RC Sproul wrote a great article in this month’s Tabletalk magazine dealing with standards and legalism. I’ll let this quote speak for itself.
“Although on the surface it seems rigid and severe to define spirituality as involving the avoidance of dancing, wearing makeup, and going to movies, in reality it vastly oversimplifies the call to godliness that the Bible gives to Christian people. It is much easier for someone to avoid going to movies, for example, than it is to manifest the fruit of the Spirit. True godliness concerns much weightier matters than superficial ways of distinguishing ourselves from our unbelieving neighbors.
At the same time, when these adiaphorous matters are elevated into the status of law, and people become convinced that God requires them to follow a certain path, the Bible gives instructions on how we are to be sensitive to them. It is not a matter of Christian liberty to bash or to ridicule those who have these scruples. We are called to be sensitive to them. We are not to offend unnecessarily those referred to in the Bible as weaker brothers. On the other hand, sensitivity to the weaker brother stops at the point where he elevates his sensitivity to become the law or defining rule of Christian behavior.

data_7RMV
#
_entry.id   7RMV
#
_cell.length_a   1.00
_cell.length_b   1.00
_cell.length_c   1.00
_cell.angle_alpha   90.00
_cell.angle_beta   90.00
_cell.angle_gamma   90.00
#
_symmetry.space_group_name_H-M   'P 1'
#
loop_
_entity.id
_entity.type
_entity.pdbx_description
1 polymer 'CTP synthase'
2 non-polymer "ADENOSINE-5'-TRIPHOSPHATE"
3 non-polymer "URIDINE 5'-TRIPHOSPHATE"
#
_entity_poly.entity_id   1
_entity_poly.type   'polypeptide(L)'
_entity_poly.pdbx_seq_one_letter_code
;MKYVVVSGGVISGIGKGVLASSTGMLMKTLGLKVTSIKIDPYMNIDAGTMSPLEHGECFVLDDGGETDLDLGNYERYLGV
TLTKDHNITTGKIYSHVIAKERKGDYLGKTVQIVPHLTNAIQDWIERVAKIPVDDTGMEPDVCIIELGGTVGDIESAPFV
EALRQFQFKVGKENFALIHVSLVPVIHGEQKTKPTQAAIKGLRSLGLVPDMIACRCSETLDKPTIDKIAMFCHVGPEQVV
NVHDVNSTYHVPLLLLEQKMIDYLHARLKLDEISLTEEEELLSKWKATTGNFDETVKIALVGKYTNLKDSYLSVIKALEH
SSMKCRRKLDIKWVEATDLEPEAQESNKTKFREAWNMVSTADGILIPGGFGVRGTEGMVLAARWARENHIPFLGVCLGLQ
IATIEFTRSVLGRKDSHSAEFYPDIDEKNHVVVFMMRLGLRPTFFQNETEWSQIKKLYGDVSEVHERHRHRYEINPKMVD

In every age and in every culture, discerning the difference between that which God requires and prohibits for His people, and that which is indifferent, requires a significant knowledge of sacred Scripture, as well as an earnest desire to be obedient to the Lord. There is enough in principle to keep us busily engaged in the pursuit of godliness and obedience without adding to it matters that are ethically indifferent.” (RC Sproul, Tabletalk July 2010, p. 7)